A Caltex truck destroying down the highway. Its silver horn riding high on the cabin, just above where its willing driver sleeps, pressed up against the roof next to the UBD and the hand held television. It tells him about things he has no use for on the road. Steak knives with chemical readouts, vacuum cleaners that spout steam, electric skin polish.
Traveling down the highway next to him, at a similar speed, through the corridors of bitumen cut through the hearts of mountains the sleek appeal of a designer curvy car and its stallion owner beeps along wishing his phallic expression was as big as the truck and full of its explosive liquid.
He likes to look down on the Maserati of the world, at the plush cream leather with precise sewing needle edge work. Spied from above their silver lives don’t look so big. Bald spots are sharper, coffee cups and coke bottles litter the back seat. His cabin is immaculate, his pride and real home. Fail to see the turn off and a small life with a nice car winks out with spectacular invisibility, stuck out somewhere surrounded by national parks and losing scratchie tickets.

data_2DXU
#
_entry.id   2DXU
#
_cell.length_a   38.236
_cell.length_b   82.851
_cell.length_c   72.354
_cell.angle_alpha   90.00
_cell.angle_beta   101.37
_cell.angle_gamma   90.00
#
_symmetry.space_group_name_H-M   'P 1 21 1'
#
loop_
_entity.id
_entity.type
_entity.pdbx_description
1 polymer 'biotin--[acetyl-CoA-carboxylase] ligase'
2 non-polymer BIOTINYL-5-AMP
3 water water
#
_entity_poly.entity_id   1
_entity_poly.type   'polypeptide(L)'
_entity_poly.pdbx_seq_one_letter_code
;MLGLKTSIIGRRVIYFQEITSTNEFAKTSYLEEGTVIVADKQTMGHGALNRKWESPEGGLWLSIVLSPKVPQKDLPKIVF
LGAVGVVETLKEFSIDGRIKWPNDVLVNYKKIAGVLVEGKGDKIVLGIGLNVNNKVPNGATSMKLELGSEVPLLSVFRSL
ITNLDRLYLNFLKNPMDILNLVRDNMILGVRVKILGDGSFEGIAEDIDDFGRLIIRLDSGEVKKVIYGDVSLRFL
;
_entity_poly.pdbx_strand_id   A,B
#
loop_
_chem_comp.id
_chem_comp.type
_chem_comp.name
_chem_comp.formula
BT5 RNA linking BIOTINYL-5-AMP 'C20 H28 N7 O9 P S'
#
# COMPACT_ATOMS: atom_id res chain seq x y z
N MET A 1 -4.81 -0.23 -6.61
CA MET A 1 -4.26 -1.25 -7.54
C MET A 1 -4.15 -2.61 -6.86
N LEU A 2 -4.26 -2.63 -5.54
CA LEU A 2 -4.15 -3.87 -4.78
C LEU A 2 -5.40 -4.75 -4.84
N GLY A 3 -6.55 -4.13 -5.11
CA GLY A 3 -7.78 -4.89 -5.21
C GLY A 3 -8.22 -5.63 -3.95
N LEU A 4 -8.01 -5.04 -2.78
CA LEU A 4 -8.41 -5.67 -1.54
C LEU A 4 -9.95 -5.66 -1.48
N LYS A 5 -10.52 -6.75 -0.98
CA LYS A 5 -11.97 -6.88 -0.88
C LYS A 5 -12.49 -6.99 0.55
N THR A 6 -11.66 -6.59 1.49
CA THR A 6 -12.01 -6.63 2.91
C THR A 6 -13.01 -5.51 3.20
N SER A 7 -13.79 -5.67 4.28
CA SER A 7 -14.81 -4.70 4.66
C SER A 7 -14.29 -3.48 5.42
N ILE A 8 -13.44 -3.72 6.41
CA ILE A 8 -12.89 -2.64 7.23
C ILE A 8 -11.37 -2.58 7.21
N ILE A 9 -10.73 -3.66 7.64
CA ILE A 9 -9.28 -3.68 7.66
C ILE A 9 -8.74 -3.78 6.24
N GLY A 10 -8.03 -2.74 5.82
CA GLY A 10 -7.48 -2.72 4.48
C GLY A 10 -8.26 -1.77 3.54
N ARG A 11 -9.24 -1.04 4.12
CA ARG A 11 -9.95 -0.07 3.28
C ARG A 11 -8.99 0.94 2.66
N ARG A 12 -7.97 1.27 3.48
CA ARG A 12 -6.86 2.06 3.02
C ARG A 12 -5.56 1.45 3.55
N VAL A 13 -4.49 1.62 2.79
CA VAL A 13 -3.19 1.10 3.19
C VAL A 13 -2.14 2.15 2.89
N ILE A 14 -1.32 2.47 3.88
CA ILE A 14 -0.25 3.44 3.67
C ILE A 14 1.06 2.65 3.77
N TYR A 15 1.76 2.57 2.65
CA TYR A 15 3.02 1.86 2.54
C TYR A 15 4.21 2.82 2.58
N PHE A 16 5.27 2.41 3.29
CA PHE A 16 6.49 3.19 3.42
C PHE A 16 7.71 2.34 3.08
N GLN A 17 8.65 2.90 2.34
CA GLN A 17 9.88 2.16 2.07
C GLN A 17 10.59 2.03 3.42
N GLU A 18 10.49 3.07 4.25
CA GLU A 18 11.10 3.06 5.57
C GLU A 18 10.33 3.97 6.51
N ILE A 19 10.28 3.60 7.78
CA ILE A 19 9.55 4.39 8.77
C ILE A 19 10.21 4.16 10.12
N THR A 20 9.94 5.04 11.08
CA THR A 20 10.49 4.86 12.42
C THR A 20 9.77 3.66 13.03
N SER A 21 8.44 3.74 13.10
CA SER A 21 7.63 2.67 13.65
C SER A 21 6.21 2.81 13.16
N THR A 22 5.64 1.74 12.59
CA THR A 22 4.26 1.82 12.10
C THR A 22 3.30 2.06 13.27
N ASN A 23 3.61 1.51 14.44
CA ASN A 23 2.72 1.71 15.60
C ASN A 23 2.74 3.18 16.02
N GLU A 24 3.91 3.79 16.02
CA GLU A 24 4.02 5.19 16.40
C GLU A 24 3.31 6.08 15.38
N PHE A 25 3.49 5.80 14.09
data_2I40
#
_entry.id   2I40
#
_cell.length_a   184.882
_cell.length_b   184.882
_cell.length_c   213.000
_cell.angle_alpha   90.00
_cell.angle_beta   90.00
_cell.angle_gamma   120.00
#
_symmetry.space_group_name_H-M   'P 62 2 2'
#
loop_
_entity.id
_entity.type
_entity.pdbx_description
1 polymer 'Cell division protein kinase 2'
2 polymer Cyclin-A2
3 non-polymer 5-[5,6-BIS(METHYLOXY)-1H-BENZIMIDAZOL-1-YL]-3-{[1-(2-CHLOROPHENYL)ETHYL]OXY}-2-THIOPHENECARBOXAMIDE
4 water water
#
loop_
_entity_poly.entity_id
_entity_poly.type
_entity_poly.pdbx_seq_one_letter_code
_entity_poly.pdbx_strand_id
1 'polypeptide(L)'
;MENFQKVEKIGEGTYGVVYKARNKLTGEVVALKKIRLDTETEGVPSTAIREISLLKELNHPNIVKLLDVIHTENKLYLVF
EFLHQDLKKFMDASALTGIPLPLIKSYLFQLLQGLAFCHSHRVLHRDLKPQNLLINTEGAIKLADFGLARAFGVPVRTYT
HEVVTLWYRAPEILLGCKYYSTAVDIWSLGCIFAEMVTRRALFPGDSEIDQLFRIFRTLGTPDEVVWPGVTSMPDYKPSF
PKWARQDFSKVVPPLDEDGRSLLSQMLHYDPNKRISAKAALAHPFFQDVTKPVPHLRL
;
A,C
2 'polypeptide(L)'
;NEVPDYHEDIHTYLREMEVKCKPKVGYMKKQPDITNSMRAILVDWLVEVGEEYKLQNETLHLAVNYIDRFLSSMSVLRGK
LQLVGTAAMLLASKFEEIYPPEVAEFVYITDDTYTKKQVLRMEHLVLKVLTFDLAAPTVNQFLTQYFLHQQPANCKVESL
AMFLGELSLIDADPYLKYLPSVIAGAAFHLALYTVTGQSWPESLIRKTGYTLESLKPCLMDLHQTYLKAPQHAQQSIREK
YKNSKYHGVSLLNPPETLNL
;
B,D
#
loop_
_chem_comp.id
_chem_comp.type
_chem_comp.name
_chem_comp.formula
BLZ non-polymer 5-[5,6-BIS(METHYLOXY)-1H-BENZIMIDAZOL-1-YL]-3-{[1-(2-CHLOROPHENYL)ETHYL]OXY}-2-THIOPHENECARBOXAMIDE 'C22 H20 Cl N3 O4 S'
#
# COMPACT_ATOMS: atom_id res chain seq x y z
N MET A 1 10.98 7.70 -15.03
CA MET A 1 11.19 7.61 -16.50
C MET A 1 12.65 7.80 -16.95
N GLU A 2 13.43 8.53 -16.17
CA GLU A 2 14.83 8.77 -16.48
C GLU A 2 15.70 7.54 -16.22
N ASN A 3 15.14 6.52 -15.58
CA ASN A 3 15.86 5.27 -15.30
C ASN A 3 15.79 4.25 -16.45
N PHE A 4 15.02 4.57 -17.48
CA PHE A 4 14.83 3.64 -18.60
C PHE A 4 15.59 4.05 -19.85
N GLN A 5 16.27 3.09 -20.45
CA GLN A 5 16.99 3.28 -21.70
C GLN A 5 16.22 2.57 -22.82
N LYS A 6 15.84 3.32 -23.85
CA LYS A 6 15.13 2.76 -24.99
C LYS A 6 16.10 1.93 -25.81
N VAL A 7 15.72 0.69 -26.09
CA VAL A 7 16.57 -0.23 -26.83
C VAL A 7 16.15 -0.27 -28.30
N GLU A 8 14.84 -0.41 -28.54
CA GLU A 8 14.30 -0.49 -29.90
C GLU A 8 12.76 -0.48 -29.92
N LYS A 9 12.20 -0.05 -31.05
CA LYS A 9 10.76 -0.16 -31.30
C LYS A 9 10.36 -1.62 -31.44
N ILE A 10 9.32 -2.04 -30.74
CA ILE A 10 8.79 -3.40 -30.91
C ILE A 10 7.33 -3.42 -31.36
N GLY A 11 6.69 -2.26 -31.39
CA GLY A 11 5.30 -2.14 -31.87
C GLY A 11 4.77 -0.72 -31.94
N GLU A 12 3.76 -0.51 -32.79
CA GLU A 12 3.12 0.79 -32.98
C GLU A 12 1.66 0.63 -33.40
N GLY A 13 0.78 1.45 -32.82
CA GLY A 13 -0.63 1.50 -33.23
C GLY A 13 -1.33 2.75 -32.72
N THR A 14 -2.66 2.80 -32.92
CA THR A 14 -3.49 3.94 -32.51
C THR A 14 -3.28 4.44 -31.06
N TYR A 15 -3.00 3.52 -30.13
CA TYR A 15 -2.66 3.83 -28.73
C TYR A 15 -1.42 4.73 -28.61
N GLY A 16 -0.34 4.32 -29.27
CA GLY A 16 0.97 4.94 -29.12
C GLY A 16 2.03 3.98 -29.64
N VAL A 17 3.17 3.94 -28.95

The bridge, the turn off, the ghost gums and the thrumming seat that ripples up between his legs and through his arm hair. Birds fly above head because no one told them he was the definition of flying. Perched in his cabin, half sitting, half standing, it is he who invented freedom. Only he has the words and the eyebrows, one sparse the other bushy, to tell people about it and for them to believe it. Fuck off birds, this is what it’s about.
Truck stop porn and sausage rolls in plastic bags with a grid of tiny holes. Scrunch it up, it refuses to stay in its tight little ball, and quietly unfolds itself in the dark pit of the garbage bin next to the automatic doors.
‘Terrible accident up ahead,’ tells the other truckie.
‘Pile up. Six dead.’
‘Kangaroo on the road. Take it slow, mate. Take it slow.’
Whatever. A word he learned form his son. The TV guide is all I came for. The twisting of the knob on the hand held gets on his nerves. Better to know. More predictable, and better. Some business on the road doesn’t concern him. They can ask and write about it elsewhere. Far over the mountains and back at headquarters. Stubbies only ride up so high before they fold into the crotch. Sand gets everywhere.